Two small earthquakes that shook the Lancashire coast of northwest England and the nearby city of Blackpool earlier this year were probably caused by hydraulic fracturing, or fracking—a shale gas extraction technique that was being used nearby to explore its shale gas wells—according to a report released today. The energy company Cuadrilla Resources had begun an experimental drilling operation half a kilometer from the quakes' epicenter in March.
Fracking has caused concerns in some countries over its potential health and environmental impact—critics accuse it of contaminating drinking water with gas and the chemicals used for extraction—and it is banned in some countries and some U.S. states. Cuadrilla's is the first fracking operation conducted in the United Kingdom.
After geologists pointed the finger at Cuadrilla as the possible cause of the quakes, it commissioned independent experts to prepare a report on the topic. Entitled Geomechanical Study of Bowland Shale Seismicity, it has concluded that it is "highly probable" that the quakes were triggered by Cuadrilla's fracking: high pressure injection of fluids into rocks in order to fracture them and release shale gas. But the quakes were a fluke, the report continues, as the geology of the region was highly unusual to begin with.
Seismologist Brian Baptie of the British Geological Survey, which was not involved in the report, says this is the first time hydraulic fracturing has been shown to cause earthquakes, although it is not entirely surprising. Injection of fluid waste from shale gas and oil drilling has caused small quakes in the past. Fluid injection, he explains, creates small fissures in the rocks that allow them to slide more easily past each other, "lubricating" them in a sense. In the case of the Cuadrilla site, the report stated, this occurred near an already-stressed fault. The fluid spread over a period of 10 hours after injection and caused the quakes.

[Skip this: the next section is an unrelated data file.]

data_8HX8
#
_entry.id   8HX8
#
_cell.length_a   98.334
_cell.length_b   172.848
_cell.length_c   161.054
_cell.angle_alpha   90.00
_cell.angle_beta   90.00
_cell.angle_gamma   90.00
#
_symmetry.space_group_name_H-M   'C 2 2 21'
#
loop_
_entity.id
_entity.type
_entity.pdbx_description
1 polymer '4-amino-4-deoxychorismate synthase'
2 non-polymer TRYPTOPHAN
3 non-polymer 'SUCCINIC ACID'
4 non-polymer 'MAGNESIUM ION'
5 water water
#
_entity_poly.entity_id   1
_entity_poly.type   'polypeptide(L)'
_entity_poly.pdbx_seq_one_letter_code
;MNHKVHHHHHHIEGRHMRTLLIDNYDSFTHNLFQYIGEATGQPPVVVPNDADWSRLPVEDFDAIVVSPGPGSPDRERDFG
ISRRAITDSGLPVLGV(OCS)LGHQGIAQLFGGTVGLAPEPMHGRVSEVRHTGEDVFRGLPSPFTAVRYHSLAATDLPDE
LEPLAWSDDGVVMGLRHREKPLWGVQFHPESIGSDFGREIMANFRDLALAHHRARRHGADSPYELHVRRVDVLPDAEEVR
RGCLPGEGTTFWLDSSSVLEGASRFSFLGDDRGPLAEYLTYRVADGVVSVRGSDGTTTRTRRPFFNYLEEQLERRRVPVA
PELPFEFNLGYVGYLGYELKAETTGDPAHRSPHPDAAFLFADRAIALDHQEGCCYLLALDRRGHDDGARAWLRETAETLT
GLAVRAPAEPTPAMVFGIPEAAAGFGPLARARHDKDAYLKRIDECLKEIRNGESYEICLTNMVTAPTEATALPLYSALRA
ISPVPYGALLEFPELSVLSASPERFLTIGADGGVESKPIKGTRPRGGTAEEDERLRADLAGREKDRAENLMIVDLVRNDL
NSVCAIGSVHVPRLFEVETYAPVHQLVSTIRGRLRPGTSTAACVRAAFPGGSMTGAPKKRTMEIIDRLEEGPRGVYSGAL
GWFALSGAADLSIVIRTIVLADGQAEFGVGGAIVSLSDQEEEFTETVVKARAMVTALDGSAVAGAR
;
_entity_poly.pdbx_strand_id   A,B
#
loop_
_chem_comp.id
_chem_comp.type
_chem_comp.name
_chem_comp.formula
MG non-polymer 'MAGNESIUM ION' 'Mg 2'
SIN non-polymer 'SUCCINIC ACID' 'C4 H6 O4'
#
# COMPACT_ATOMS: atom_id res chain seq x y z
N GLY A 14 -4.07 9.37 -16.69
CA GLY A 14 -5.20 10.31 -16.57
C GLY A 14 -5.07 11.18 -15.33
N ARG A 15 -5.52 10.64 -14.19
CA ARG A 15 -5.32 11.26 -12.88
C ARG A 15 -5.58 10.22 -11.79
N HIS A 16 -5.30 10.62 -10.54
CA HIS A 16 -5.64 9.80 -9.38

Following the magnitude 2.3 quake on 1 April and a 1.5-magnitude quake on 27 May, Cuadrilla voluntarily suspended drilling and fracking operations on 31 May. Drilling resumed, although it is shut down today due to activists who climbed the drilling towers in Lancashire to highlight fears prior to a fracking conference in London. Whether fracking will continue at the site is to be determined: Cuadrilla spokesperson Stephen Smith says that while the company could voluntarily resume at any time, they're currently awaiting reaction to the report and will work in concert with government recommendations.
It's unlikely, the report concluded, that any quake caused by this combination of geological factors could exceed magnitude 3—too small to cause any real damage. But because the fractures are relatively shallow, Baptie says, quakes of this magnitude could cause objects to slide around on shelves and cause alarm. "If quakes are in the same place and you're generating them on a routine basis, it starts to raise questions," he says. The report suggested a "traffic light" system for Cuadrilla to monitor Earth shaking in the future.
The report is now entering peer review. "We want it to subjected to maximum scrutiny; it's not in Cuadrilla's interest to discover a problem down the road," Smith says.
Correction: This item has been corrected to reflect that the Lancashire coast of England is in the northwest, not the northeast.